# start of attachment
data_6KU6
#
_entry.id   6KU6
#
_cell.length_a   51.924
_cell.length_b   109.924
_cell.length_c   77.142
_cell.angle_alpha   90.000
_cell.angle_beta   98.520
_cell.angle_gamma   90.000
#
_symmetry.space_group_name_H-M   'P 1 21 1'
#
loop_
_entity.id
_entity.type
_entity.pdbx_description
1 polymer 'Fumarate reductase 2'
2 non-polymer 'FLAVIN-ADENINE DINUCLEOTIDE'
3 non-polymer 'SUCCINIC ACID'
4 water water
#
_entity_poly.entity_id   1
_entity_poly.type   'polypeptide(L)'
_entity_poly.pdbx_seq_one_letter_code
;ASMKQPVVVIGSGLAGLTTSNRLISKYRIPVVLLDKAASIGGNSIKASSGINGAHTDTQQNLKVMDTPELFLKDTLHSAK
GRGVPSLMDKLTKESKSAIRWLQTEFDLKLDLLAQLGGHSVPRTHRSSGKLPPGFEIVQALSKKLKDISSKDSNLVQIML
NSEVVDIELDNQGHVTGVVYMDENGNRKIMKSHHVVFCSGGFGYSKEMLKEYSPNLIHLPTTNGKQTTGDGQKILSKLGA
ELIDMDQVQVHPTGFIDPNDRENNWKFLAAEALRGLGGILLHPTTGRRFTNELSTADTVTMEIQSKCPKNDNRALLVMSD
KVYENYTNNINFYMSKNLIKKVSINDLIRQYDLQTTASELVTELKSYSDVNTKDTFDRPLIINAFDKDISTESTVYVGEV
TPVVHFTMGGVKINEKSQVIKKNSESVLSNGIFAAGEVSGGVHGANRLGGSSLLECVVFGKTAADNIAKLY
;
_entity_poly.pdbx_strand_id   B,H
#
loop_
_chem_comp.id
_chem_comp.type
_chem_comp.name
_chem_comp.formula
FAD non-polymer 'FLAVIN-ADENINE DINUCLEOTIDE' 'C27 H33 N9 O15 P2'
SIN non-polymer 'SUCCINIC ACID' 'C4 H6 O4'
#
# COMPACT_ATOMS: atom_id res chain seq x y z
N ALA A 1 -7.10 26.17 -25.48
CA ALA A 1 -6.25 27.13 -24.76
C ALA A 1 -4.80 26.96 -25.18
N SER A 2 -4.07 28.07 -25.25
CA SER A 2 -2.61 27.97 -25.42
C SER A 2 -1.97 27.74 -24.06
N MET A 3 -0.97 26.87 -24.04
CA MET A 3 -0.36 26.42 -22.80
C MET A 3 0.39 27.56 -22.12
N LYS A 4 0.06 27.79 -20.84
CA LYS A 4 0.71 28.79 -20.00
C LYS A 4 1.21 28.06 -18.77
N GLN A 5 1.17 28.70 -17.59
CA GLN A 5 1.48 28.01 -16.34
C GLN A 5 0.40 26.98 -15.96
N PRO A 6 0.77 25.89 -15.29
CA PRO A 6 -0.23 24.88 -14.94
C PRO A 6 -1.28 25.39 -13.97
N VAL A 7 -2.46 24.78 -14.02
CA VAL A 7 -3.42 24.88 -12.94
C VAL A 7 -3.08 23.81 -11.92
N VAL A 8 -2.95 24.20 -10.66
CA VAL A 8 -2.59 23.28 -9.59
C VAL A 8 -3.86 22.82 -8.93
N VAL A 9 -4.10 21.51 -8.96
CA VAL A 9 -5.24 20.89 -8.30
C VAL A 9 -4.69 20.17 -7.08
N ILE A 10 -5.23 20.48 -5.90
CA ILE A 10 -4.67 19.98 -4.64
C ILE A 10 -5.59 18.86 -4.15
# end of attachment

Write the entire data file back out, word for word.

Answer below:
data_6KU6
#
_entry.id   6KU6
#
_cell.length_a   51.924
_cell.length_b   109.924
_cell.length_c   77.142
_cell.angle_alpha   90.000
_cell.angle_beta   98.520
_cell.angle_gamma   90.000
#
_symmetry.space_group_name_H-M   'P 1 21 1'
#
loop_
_entity.id
_entity.type
_entity.pdbx_description
1 polymer 'Fumarate reductase 2'
2 non-polymer 'FLAVIN-ADENINE DINUCLEOTIDE'
3 non-polymer 'SUCCINIC ACID'
4 water water
#
_entity_poly.entity_id   1
_entity_poly.type   'polypeptide(L)'
_entity_poly.pdbx_seq_one_letter_code
;ASMKQPVVVIGSGLAGLTTSNRLISKYRIPVVLLDKAASIGGNSIKASSGINGAHTDTQQNLKVMDTPELFLKDTLHSAK
GRGVPSLMDKLTKESKSAIRWLQTEFDLKLDLLAQLGGHSVPRTHRSSGKLPPGFEIVQALSKKLKDISSKDSNLVQIML
NSEVVDIELDNQGHVTGVVYMDENGNRKIMKSHHVVFCSGGFGYSKEMLKEYSPNLIHLPTTNGKQTTGDGQKILSKLGA
ELIDMDQVQVHPTGFIDPNDRENNWKFLAAEALRGLGGILLHPTTGRRFTNELSTADTVTMEIQSKCPKNDNRALLVMSD
KVYENYTNNINFYMSKNLIKKVSINDLIRQYDLQTTASELVTELKSYSDVNTKDTFDRPLIINAFDKDISTESTVYVGEV
TPVVHFTMGGVKINEKSQVIKKNSESVLSNGIFAAGEVSGGVHGANRLGGSSLLECVVFGKTAADNIAKLY
;
_entity_poly.pdbx_strand_id   B,H
#
loop_
_chem_comp.id
_chem_comp.type
_chem_comp.name
_chem_comp.formula
FAD non-polymer 'FLAVIN-ADENINE DINUCLEOTIDE' 'C27 H33 N9 O15 P2'
SIN non-polymer 'SUCCINIC ACID' 'C4 H6 O4'
#
# COMPACT_ATOMS: atom_id res chain seq x y z
N ALA A 1 -7.10 26.17 -25.48
CA ALA A 1 -6.25 27.13 -24.76
C ALA A 1 -4.80 26.96 -25.18
N SER A 2 -4.07 28.07 -25.25
CA SER A 2 -2.61 27.97 -25.42
C SER A 2 -1.97 27.74 -24.06
N MET A 3 -0.97 26.87 -24.04
CA MET A 3 -0.36 26.42 -22.80
C MET A 3 0.39 27.56 -22.12
N LYS A 4 0.06 27.79 -20.84
CA LYS A 4 0.71 28.79 -20.00
C LYS A 4 1.21 28.06 -18.77
N GLN A 5 1.17 28.70 -17.59
CA GLN A 5 1.48 28.01 -16.34
C GLN A 5 0.40 26.98 -15.96
N PRO A 6 0.77 25.89 -15.29
CA PRO A 6 -0.23 24.88 -14.94
C PRO A 6 -1.28 25.39 -13.97
N VAL A 7 -2.46 24.78 -14.02
CA VAL A 7 -3.42 24.88 -12.94
C VAL A 7 -3.08 23.81 -11.92
N VAL A 8 -2.95 24.20 -10.66
CA VAL A 8 -2.59 23.28 -9.59
C VAL A 8 -3.86 22.82 -8.93
N VAL A 9 -4.10 21.51 -8.96
CA VAL A 9 -5.24 20.89 -8.30
C VAL A 9 -4.69 20.17 -7.08
N ILE A 10 -5.23 20.48 -5.90
CA ILE A 10 -4.67 19.98 -4.64
C ILE A 10 -5.59 18.86 -4.15